By Teachers, For Teachers
You might feel as though you don’t have time to push curriculum aside and implement something new—and that’s OK, it shouldn’t feel like a chore or distraction. But keeping up with the ever-changing trends in education—like integrating social media in the classroom—is worth the time investment. With school starting right around the corner, here are a few services that can help you do just that.
Rather than collecting students’ private cell phone numbers and directly texting them, Remind is an app that allows for a bit of privacy. Think of it like a “safe texting” app, allowing you to send messages to other Remind users. Students can log in and submit their phone number to the service, thus keeping it private from you, as well as other students. Offer this to your pupils at the beginning of the year, and use it to send reminders, updates, hints, practices, and links to supplement your teachings.
You can use Twitter as another platform to connect with your students—many of them are probably using it already. Easily share links, reminders, updates, or information, and create a specific hashtag that relates to your class. These can be anything, such as #WorldLit102, or #Spanishrocks—just be sure to include the hashtag when sharing items with a specific class.
Interesting people abound in this world—try bringing them into the classroom as a guest speaker with Skype or Google Hangouts. These resources let people communicate through both audio and video, sort of like the Jetsons. You can invite authors, activists, or other influential people into your lesson, or even allow entire classrooms to interact with each other.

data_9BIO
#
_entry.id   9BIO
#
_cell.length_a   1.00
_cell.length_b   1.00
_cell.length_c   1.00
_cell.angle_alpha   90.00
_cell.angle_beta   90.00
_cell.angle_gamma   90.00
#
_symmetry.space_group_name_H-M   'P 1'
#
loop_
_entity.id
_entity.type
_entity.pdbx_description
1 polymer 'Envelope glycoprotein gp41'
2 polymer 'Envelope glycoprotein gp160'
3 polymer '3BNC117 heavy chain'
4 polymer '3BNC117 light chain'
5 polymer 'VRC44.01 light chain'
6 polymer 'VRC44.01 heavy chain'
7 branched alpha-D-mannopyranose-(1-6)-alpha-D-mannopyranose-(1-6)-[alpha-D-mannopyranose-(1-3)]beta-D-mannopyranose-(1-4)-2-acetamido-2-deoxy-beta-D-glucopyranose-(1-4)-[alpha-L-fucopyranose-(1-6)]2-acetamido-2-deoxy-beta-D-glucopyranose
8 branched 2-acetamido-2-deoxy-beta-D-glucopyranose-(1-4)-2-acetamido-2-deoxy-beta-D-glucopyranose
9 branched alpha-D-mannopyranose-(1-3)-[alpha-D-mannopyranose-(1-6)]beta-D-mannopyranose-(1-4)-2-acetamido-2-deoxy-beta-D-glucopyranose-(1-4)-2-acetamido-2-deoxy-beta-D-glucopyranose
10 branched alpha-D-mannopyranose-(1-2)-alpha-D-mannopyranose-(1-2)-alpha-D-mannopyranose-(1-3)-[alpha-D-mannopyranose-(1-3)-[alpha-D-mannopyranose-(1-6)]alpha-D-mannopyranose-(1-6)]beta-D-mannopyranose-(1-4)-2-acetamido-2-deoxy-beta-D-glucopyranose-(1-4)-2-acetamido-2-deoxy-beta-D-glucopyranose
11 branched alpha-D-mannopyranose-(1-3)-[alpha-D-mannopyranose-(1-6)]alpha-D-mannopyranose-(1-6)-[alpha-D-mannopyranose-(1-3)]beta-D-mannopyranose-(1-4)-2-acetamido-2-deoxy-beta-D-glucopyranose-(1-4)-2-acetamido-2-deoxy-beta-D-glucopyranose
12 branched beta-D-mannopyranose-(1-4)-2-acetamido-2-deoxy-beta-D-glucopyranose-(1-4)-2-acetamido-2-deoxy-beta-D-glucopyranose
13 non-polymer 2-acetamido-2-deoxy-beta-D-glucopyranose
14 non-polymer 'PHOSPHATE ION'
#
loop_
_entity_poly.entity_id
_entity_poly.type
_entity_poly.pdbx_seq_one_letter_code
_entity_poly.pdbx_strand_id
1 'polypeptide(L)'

If someone misses a day, if you want to flip instruction, or if you want to provide additional learning opportunities, posting your videos to YouTube enables students to absorb the material at their own pace. You could even have students create their own videos and post them there as well!
Legions of free blogging resources exist today: Blogspot, Weebly, Wix, Tumblr, and Wordpress, to list the popular few. You might share what your students are doing, what ideas you’re trying to incorporate into your teaching, or your own thoughts on education. Students can even create their own blogs to share their work as well.
Social media in the classroom grants unprecedented opportunity for both learning and sharing. Whether it’s between you and your students, or opening your classroom up to the world, take a chance this year with social media—and welcome to the future.
Tell us how you are using social media in the classroom this year. What are your approaches or goals going to be? Share with us in the comments below!
Jordan Catapano is a high school English teacher in a Chicago suburb. In addition to being National Board Certificated, he also has worked with the Illinois Association of Teachers of English and currently serves as a school board member for a private school. You can follow him on Twitter at @BuffEnglish, or visit his website ACTWritingTips.com.